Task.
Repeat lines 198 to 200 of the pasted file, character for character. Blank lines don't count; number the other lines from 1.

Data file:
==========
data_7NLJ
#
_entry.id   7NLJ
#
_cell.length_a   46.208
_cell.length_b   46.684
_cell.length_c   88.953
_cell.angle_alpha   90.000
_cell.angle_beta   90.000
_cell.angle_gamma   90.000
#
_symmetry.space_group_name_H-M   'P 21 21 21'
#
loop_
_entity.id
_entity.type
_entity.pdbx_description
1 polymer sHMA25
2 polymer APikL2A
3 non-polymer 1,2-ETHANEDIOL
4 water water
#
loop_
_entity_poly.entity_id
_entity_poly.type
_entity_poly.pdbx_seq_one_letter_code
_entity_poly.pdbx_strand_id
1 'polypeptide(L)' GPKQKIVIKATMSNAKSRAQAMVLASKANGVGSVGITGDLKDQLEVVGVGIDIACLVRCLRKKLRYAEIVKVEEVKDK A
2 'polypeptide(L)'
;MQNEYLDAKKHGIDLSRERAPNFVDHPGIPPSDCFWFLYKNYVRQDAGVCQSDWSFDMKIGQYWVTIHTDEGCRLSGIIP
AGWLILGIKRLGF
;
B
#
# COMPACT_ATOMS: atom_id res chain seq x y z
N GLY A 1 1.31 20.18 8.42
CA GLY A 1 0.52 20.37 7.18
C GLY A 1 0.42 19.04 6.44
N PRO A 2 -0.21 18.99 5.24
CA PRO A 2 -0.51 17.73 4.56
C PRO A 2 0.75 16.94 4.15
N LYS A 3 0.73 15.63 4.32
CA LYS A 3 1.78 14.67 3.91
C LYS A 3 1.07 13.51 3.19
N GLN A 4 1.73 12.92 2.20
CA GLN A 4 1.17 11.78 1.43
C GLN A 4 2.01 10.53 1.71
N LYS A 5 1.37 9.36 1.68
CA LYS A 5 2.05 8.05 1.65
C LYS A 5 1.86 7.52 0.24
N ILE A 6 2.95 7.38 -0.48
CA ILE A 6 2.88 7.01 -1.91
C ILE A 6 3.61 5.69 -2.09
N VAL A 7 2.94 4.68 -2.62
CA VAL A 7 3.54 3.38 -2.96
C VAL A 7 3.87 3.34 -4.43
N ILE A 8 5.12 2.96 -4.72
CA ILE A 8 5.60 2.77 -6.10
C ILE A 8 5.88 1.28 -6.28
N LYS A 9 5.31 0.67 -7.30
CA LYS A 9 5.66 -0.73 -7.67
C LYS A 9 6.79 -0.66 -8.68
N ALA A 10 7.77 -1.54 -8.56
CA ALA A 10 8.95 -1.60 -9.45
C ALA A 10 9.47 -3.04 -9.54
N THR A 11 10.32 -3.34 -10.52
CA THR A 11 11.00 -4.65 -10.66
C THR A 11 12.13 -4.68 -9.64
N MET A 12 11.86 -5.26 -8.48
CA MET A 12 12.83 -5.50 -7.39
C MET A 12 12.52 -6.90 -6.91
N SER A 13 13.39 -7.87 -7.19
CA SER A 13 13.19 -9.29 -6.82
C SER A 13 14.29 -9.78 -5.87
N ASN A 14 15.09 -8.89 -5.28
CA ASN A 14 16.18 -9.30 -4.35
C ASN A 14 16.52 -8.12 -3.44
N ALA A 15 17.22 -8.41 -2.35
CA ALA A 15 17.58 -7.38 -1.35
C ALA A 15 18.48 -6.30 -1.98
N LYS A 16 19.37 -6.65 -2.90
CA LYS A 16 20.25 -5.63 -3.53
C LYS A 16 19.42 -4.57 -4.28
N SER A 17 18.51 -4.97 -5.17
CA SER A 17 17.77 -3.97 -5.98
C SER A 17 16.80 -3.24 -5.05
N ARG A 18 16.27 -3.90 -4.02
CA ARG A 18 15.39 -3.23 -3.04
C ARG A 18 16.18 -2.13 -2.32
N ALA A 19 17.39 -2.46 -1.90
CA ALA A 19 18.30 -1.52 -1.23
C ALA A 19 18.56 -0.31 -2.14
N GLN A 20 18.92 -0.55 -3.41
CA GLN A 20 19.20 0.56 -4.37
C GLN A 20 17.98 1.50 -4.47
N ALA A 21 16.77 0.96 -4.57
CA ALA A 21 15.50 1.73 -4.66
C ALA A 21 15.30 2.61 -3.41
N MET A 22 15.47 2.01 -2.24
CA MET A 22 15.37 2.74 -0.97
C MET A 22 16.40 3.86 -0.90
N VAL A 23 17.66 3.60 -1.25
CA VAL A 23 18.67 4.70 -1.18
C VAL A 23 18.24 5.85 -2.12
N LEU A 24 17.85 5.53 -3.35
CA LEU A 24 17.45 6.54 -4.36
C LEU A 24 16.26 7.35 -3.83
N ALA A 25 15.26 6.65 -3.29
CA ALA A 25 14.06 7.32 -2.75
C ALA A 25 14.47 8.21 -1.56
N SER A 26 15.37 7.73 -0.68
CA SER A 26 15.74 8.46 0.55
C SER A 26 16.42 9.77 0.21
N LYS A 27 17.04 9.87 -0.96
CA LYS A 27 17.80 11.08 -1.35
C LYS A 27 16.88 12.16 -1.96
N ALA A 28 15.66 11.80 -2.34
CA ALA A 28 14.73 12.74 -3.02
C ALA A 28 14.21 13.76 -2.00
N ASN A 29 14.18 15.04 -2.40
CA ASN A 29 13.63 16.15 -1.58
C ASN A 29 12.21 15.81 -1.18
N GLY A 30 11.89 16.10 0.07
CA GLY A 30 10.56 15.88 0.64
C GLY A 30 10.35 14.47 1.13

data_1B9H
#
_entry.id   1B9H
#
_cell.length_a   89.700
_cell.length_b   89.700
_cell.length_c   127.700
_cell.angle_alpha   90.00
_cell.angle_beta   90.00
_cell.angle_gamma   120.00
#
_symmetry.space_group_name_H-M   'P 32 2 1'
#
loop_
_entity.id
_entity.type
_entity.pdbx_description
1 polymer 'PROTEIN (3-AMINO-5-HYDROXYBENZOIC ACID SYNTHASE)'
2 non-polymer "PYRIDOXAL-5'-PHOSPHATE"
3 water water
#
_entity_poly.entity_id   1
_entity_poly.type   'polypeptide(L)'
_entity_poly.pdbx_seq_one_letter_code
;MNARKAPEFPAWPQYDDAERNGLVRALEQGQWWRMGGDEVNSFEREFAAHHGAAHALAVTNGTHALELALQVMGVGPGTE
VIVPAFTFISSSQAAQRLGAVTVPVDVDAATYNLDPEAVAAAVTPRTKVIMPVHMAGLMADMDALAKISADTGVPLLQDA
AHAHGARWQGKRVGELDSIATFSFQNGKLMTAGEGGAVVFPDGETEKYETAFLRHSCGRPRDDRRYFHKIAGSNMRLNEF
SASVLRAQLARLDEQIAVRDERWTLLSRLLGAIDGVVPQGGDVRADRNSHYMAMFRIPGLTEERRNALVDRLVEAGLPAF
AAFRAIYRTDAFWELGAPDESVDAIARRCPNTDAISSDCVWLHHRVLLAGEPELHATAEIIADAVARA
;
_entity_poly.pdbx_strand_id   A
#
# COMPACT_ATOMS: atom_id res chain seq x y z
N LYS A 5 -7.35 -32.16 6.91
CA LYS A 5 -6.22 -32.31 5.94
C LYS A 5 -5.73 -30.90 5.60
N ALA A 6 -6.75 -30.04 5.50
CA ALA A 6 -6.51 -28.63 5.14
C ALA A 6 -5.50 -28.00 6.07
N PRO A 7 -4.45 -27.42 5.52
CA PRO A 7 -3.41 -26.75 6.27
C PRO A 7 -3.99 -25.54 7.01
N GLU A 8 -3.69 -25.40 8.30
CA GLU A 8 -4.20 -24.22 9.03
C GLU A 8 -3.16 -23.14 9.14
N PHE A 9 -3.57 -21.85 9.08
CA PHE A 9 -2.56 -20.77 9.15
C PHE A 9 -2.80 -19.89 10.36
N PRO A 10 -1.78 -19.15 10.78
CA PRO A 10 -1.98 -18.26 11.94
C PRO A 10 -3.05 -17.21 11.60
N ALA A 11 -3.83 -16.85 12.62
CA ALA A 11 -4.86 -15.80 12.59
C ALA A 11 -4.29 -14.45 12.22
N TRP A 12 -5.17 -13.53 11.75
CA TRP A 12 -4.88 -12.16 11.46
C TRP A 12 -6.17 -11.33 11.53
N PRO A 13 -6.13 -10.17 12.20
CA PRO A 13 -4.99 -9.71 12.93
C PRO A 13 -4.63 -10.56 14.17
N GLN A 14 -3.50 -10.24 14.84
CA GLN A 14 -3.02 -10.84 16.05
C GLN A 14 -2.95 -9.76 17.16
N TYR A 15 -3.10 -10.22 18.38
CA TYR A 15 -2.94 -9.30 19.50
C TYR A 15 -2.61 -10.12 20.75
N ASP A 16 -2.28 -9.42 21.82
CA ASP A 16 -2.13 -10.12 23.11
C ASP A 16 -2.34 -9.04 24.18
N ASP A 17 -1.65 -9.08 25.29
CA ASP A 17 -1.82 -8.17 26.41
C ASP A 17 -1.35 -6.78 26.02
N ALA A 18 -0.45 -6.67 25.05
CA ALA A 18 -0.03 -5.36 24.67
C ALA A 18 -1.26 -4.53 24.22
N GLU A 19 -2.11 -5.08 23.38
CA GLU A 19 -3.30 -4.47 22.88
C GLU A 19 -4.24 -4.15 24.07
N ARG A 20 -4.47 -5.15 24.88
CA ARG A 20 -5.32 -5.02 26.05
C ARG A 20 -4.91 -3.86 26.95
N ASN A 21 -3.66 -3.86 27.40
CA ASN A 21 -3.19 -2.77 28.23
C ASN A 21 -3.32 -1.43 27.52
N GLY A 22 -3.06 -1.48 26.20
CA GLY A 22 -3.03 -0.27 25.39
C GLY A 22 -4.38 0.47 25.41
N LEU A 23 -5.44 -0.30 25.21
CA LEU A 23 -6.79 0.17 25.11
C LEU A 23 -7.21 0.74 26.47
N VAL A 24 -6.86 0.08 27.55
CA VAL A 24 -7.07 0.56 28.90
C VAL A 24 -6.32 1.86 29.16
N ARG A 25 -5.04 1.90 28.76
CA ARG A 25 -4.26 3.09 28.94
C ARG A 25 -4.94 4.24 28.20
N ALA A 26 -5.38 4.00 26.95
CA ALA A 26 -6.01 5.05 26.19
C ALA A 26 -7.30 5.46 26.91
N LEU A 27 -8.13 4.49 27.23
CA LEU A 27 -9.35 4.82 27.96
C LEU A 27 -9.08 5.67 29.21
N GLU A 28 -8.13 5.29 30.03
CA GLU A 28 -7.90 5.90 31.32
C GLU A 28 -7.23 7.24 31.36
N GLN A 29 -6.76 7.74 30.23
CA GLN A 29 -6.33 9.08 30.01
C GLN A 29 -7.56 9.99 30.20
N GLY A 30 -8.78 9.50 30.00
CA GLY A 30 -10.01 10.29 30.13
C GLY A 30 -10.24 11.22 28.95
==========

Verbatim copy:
N ALA A 18 -0.45 -6.67 25.05
CA ALA A 18 -0.03 -5.36 24.67
C ALA A 18 -1.26 -4.53 24.22